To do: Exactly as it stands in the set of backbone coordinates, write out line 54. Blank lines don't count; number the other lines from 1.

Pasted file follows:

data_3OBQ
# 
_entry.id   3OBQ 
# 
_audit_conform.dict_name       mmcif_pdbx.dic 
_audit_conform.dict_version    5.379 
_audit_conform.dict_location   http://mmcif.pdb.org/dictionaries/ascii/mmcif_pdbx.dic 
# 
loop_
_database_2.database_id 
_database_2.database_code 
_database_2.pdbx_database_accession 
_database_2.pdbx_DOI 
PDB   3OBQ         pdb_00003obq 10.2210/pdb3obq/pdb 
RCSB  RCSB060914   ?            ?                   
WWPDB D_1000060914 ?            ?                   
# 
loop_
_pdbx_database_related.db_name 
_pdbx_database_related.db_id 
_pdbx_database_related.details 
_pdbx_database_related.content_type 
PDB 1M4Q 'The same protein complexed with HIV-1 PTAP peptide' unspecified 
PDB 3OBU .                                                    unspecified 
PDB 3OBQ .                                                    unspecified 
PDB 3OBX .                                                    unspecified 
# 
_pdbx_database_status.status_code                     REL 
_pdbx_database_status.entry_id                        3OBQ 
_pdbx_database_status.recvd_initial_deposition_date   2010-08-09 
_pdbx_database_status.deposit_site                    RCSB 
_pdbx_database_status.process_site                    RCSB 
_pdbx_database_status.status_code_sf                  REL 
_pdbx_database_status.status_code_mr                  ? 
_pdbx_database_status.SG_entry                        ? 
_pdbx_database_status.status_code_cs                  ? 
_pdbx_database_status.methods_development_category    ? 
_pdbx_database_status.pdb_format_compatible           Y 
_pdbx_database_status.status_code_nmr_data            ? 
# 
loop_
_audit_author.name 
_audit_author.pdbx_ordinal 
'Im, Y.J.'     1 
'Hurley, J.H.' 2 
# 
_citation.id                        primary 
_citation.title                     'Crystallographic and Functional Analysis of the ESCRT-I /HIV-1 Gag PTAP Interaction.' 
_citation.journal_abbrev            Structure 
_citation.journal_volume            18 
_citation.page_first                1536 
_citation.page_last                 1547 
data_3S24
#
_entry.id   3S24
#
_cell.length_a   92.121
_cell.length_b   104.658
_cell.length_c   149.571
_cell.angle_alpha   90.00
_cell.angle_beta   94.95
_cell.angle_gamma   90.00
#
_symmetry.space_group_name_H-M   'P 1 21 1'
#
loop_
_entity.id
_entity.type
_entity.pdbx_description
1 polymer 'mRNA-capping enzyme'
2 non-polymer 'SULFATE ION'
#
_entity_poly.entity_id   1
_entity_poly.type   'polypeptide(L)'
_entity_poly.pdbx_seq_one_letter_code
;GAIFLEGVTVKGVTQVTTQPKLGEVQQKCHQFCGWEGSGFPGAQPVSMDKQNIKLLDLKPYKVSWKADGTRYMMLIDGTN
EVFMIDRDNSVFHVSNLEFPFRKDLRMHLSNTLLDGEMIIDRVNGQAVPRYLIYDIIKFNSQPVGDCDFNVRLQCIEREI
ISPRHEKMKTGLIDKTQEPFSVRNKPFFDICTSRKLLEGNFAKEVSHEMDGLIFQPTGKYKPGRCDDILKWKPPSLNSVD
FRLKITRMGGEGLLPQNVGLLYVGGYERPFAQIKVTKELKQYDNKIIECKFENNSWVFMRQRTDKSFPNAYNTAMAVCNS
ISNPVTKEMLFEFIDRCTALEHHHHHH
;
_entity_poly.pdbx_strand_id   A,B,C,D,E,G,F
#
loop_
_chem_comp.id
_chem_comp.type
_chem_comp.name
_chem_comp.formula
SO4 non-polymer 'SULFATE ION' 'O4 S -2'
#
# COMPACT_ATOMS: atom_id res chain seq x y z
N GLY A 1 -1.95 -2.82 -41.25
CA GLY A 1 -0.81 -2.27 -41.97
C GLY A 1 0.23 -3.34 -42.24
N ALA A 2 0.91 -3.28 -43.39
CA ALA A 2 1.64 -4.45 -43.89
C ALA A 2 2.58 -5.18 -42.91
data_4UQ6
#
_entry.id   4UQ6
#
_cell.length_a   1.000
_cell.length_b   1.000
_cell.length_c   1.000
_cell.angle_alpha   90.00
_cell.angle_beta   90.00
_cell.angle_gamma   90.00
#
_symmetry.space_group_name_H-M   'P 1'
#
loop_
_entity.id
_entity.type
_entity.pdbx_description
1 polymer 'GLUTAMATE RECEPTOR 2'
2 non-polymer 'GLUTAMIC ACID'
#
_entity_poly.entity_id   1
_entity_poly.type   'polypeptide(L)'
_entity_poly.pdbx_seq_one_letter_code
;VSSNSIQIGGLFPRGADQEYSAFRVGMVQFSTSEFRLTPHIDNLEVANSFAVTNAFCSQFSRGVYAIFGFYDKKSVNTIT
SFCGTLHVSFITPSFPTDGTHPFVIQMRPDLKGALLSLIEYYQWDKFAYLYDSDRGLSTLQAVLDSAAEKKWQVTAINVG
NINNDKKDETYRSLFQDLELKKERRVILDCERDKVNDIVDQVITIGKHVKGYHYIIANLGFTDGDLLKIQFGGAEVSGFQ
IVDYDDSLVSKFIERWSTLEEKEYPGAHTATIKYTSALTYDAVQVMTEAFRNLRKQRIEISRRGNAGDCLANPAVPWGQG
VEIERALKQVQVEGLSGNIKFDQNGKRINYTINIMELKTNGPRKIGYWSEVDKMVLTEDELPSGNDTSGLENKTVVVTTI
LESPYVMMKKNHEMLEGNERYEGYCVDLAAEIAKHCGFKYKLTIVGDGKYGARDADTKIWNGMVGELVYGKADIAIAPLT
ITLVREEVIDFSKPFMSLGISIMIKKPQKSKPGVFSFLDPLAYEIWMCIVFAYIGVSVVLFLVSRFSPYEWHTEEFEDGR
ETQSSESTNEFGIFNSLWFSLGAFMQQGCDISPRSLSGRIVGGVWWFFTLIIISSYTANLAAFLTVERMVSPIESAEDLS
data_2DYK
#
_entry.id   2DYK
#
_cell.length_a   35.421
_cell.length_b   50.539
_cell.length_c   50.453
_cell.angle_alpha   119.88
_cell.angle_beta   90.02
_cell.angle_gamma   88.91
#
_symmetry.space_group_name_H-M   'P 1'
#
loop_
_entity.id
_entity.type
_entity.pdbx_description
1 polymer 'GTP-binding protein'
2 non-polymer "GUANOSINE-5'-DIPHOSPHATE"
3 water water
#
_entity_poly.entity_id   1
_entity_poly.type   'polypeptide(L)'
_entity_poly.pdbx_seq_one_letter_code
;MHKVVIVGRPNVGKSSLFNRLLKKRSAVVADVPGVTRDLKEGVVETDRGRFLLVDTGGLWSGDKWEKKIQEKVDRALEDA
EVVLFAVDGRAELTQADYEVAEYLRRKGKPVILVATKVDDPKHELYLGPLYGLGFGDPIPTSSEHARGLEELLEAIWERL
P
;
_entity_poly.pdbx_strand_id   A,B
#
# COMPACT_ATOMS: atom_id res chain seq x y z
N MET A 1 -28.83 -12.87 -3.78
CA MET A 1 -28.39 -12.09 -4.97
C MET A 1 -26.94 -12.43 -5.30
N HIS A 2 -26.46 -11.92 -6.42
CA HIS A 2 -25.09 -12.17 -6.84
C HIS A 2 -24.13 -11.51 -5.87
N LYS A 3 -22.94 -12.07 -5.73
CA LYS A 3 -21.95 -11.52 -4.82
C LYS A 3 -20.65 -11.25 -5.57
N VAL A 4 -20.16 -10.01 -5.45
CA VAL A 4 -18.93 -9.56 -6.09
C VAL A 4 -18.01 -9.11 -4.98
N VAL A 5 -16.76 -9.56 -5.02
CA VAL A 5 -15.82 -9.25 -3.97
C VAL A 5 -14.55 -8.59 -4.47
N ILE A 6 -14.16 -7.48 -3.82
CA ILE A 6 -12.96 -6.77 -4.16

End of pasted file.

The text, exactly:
#